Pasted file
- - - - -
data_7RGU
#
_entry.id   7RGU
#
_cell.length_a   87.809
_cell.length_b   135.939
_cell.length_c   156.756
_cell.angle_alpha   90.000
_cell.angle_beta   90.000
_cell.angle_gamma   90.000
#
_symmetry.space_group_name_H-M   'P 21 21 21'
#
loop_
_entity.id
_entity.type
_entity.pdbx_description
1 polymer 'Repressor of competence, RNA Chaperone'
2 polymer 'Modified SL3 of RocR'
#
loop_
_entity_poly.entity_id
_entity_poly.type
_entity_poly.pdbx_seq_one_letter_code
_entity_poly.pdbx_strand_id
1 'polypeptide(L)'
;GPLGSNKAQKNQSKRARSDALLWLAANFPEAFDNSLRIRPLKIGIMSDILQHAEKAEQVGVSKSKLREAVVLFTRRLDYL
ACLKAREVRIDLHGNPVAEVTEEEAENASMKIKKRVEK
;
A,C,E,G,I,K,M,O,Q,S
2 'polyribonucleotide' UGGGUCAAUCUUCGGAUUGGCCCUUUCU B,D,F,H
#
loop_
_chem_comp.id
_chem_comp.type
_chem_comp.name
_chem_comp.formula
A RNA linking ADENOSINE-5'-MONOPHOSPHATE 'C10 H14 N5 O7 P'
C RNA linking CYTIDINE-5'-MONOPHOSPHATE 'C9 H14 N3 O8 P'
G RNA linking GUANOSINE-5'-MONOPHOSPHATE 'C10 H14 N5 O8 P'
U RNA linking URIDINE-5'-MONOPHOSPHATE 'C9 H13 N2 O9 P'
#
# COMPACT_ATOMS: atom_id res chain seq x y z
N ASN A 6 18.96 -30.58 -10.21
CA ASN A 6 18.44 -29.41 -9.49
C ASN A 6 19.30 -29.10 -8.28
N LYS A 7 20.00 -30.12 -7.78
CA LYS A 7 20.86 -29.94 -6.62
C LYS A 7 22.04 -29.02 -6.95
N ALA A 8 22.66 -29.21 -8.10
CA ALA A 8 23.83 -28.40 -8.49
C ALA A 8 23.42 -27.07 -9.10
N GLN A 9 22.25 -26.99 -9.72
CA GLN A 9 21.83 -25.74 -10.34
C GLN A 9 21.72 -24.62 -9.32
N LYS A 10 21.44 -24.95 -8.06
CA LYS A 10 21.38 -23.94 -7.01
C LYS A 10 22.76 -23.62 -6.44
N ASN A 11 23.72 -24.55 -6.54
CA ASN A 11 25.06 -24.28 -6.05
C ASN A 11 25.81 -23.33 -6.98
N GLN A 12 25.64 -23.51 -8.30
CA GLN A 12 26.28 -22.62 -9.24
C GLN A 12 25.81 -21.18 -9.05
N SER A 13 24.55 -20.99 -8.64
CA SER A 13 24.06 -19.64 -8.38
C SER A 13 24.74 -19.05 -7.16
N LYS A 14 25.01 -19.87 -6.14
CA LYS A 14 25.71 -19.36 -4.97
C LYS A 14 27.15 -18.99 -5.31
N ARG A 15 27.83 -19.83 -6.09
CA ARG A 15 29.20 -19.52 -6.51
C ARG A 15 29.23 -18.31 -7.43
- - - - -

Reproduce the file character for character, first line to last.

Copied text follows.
data_7RGU
#
_entry.id   7RGU
#
_cell.length_a   87.809
_cell.length_b   135.939
_cell.length_c   156.756
_cell.angle_alpha   90.000
_cell.angle_beta   90.000
_cell.angle_gamma   90.000
#
_symmetry.space_group_name_H-M   'P 21 21 21'
#
loop_
_entity.id
_entity.type
_entity.pdbx_description
1 polymer 'Repressor of competence, RNA Chaperone'
2 polymer 'Modified SL3 of RocR'
#
loop_
_entity_poly.entity_id
_entity_poly.type
_entity_poly.pdbx_seq_one_letter_code
_entity_poly.pdbx_strand_id
1 'polypeptide(L)'
;GPLGSNKAQKNQSKRARSDALLWLAANFPEAFDNSLRIRPLKIGIMSDILQHAEKAEQVGVSKSKLREAVVLFTRRLDYL
ACLKAREVRIDLHGNPVAEVTEEEAENASMKIKKRVEK
;
A,C,E,G,I,K,M,O,Q,S
2 'polyribonucleotide' UGGGUCAAUCUUCGGAUUGGCCCUUUCU B,D,F,H
#
loop_
_chem_comp.id
_chem_comp.type
_chem_comp.name
_chem_comp.formula
A RNA linking ADENOSINE-5'-MONOPHOSPHATE 'C10 H14 N5 O7 P'
C RNA linking CYTIDINE-5'-MONOPHOSPHATE 'C9 H14 N3 O8 P'
G RNA linking GUANOSINE-5'-MONOPHOSPHATE 'C10 H14 N5 O8 P'
U RNA linking URIDINE-5'-MONOPHOSPHATE 'C9 H13 N2 O9 P'
#
# COMPACT_ATOMS: atom_id res chain seq x y z
N ASN A 6 18.96 -30.58 -10.21
CA ASN A 6 18.44 -29.41 -9.49
C ASN A 6 19.30 -29.10 -8.28
N LYS A 7 20.00 -30.12 -7.78
CA LYS A 7 20.86 -29.94 -6.62
C LYS A 7 22.04 -29.02 -6.95
N ALA A 8 22.66 -29.21 -8.10
CA ALA A 8 23.83 -28.40 -8.49
C ALA A 8 23.42 -27.07 -9.10
N GLN A 9 22.25 -26.99 -9.72
CA GLN A 9 21.83 -25.74 -10.34
C GLN A 9 21.72 -24.62 -9.32
N LYS A 10 21.44 -24.95 -8.06
CA LYS A 10 21.38 -23.94 -7.01
C LYS A 10 22.76 -23.62 -6.44
N ASN A 11 23.72 -24.55 -6.54
CA ASN A 11 25.06 -24.28 -6.05
C ASN A 11 25.81 -23.33 -6.98
N GLN A 12 25.64 -23.51 -8.30
CA GLN A 12 26.28 -22.62 -9.24
C GLN A 12 25.81 -21.18 -9.05
N SER A 13 24.55 -20.99 -8.64
CA SER A 13 24.06 -19.64 -8.38
C SER A 13 24.74 -19.05 -7.16
N LYS A 14 25.01 -19.87 -6.14
CA LYS A 14 25.71 -19.36 -4.97
C LYS A 14 27.15 -18.99 -5.31
N ARG A 15 27.83 -19.83 -6.09
CA ARG A 15 29.20 -19.52 -6.51
C ARG A 15 29.23 -18.31 -7.43